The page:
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Travel & Holidays in later life

A VARIED WEEKEND IN RIGA

The Swedish Gate built into the city walls during a Swedish occupation in 1698Reg Butler took a city break trip to Riga, the capital of Latvia, and arrived on a Saturday evening, just when all the shops were closing for the weekend. 

The guide warned us that some streets might be rather over-merry with weekending groups from Scandinavia. But there was in-house hotel entertainment at the Whisky Bar and in the basement Casino.

My room on the 20th floor of the Latvija Hotel - a former Intourist property, built by the Soviets but since renovated - gave a splendid view across Old Riga. In the foreground was the Russian Orthodox Cathedral, newly restored as a church from the Soviet idea of using the building as a planetarium.

Travel Facts

 

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TRAVEL FACTS

Travel agents can suggest a range of short breaks to Latvia and the other Baltic countries, based on air transport and accommodation.

You can buy opera or ballet tickets in advance online. Payment by the usual credit cards.

Latvia's currency is called the Lat, which is divided into santims. Click for exchange rate. All local prices are extremely cheap including city bus or tram rides,  pub or restaurant meals beer and fast food. 

More information: there is no Latvian Tourist Office in UK. But there's an excellent web-site Or why not choose a good guide-book from those suggested below? 

Travelsphere escorted holidays

 

Our Sunday morning city tour featured all the standard sites of a 700-years-old medieval town: bits and pieces of ancient walls, a gunpowder tower, a 17th-century Swedish-built entrance gate and well-preserved houses.

Although long weekend tours are the most organised and inclusive style of holiday, there's usually free time for going your own way.

For the Sunday afternoon at leisure, other members of the group chose to visit the neighbouring seaside resort of Jurmala, known for its white-sand beaches. 

Instead, I headed for Riga's Central Market. This food, flower and general flea market rates among the largest and most colourful in Europe. It's open daily including Sundays from early morning until late afternoon, and is specially crowded at weekends.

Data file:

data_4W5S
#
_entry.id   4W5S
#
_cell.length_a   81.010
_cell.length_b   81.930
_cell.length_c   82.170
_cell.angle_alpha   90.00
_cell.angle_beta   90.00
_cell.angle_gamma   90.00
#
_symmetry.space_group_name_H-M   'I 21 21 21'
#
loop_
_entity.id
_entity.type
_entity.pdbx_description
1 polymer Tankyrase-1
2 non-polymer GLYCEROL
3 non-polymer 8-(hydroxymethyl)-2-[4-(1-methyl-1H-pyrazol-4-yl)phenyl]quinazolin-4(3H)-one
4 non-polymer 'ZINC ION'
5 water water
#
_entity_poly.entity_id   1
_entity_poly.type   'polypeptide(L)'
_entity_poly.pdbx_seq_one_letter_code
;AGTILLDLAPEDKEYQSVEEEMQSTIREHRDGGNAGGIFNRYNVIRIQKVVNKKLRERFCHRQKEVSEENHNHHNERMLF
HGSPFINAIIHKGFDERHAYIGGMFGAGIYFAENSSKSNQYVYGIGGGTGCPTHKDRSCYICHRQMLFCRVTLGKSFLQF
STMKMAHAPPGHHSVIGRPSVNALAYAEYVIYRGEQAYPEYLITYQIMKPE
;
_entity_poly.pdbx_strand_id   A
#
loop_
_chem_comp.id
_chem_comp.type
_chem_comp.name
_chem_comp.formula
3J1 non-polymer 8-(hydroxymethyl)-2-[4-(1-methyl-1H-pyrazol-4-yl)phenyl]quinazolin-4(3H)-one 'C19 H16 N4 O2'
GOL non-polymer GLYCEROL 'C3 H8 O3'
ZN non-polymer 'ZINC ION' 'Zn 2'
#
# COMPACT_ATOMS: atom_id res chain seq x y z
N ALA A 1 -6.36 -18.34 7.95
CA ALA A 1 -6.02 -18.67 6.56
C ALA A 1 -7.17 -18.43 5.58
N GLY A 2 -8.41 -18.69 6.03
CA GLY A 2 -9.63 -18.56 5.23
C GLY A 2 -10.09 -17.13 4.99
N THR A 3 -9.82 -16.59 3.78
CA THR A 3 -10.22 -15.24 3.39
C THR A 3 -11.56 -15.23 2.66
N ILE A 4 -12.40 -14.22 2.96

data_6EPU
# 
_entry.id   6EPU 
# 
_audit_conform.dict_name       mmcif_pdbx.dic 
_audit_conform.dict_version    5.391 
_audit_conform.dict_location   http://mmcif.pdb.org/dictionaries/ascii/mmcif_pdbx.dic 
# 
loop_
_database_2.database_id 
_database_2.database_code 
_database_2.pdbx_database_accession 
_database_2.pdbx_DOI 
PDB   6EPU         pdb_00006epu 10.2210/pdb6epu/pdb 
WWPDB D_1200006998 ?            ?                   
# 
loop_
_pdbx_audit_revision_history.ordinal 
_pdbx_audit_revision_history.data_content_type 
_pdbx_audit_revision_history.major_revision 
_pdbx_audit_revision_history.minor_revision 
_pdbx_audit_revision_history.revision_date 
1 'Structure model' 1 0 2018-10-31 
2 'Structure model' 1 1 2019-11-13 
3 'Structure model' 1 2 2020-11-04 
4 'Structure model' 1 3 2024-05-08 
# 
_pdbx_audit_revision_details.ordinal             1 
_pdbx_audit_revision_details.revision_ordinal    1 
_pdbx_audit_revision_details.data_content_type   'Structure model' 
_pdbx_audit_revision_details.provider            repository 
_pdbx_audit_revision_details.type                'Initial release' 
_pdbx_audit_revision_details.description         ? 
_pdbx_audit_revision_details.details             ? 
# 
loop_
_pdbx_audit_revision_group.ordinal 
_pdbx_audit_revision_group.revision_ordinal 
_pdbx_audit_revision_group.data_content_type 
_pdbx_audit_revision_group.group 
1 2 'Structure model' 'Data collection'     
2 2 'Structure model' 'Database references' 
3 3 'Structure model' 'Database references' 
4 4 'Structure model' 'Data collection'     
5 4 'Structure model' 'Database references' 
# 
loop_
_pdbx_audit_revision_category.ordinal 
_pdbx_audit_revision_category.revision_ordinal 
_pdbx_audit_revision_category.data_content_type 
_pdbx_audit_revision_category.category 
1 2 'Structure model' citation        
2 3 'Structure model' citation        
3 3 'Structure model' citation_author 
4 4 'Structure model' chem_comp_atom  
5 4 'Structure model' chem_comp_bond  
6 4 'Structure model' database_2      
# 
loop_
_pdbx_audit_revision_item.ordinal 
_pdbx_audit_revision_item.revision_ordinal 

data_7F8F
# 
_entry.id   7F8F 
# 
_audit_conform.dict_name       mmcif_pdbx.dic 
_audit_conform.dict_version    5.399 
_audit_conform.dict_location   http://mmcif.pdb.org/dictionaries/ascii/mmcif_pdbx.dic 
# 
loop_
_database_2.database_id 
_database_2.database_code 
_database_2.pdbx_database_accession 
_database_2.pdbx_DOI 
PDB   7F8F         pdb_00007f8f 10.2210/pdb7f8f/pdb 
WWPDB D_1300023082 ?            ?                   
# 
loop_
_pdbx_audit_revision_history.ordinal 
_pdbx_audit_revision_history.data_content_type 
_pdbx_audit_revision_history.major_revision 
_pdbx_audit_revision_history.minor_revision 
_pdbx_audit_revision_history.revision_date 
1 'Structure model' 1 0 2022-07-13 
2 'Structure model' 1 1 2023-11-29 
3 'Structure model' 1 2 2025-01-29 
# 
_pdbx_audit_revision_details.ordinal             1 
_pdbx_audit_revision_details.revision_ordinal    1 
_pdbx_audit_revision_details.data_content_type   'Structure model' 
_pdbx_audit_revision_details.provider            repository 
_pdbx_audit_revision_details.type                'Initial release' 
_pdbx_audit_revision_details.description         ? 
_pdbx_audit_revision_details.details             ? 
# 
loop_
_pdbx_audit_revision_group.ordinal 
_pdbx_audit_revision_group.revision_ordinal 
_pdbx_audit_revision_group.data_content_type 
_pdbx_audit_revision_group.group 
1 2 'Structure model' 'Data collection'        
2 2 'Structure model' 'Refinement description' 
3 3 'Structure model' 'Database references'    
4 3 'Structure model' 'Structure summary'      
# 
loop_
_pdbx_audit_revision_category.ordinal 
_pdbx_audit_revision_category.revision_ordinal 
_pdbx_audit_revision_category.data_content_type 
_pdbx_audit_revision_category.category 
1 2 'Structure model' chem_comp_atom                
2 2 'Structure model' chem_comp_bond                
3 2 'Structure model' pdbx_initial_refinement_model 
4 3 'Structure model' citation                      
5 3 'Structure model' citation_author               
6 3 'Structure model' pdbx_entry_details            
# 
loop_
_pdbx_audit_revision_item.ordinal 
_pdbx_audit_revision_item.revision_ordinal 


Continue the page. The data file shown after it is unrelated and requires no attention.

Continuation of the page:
A fish stall in Riga's Central MarketThe under-cover section of the market is housed in five huge but separate food halls. They were built during the first world war by the Germans to house zeppelins. Converted to peaceful use, the hangars are perfect for all-weather use, while more of the informal market overflows outside.

If you like sausages, Latvia is paradise. Long strings of them hang like curtains from stalls in the meat hall. The next hangar is all fruit and vegetables, sold direct by farmers. But there's also a full range of more exotic fruits such as grapes and pineapples. 

In the dairy hall, vendors weigh out butter from great slabs, and smack it into shape for wrapping. Nothing is ready packaged, and cheese is carved to order. Last in line is the fish hangar, offering a full range of fresh, dried and smoked with a smell to match.

The restored Opera House, famed for its Ballet SchoolAn evening meal was included in the weekend package, but the timing clashed with my hope of seeing ballet at the National Opera House. So, instead, I went to a restaurant opposite the Opera and had an extra-early traditional Latvian meal served by waiters in national costume.

When Latvia was still Soviet occupied, the Riga Ballet School ranked as Number Three in the Soviet Union after the Kirov and the Bolshoi. Mikhail Baryshnikov, for instance, began his career there.

By happy coincidence, the School was giving a concert performance, in a three-part programme which included performances by the regular ballet company. I asked at the ticket office for the best available seat, and was given front row of a dead-centre box in the dress circle. 

The student dances were delightful, a selection of classical and modern. The third and final section comprised highlights from Tchaikovsky's Nutcracker. 

Equally delightful was the audience. My two neighbours in the box were Russian-speaking. The husband was a President Yeltsin look-alike, with that same square face and slow-moving bulk, and a wife to match. Even since Latvian independence in 1991, half the population of Riga is still of Russian origin.

Many of the audience looked like relatives of the student performers. Pretty young schoolgirls in blonde pigtails bubbled with excitement at seeing their brother or sister dancing on a real stage. Maybe they were building hopes for their own future. 

The Powder Towder, dating from 1330During the two intervals, I followed the traditional routine of drinking a glass of Soviet-type champagne.

The theatre itself was newly renovated with the blue, white and gilt decoration of the original 19th century baroque. Behind me, a cameraman recorded the performance for TV. 

To round off the evening, I sampled the Casino in the Hotel Latvija's basement. The Casino tables looked very professional, with staff in dinner jackets and bow tie. A separate bar section was partitioned off by glass.

Consider these other Baltic destinations

ESTONIA - plenty to sing about

HELSINKI - go when the sun shines

LITHUANIA - The bumpy road to Vilnius


"Books to read - click on cover pictures" or click on the links below

Latvia: The Bradt Travel Guide - Things are changing fast in Latvia, so buy this latest edition of a reliable guide..

Baltic Capitals - A perfect buy for a multi-capital journey that features Riga, Tallinn, Vilnius and the very off-beat Kaliningrad, and including a brief glossary for each language. 

Lonely Planet: Estonia, Latvia & Lithuania - A collaboration of four authors to cover the three Baltic States.

Baltic States Insight Guide - a comprehensive survey.


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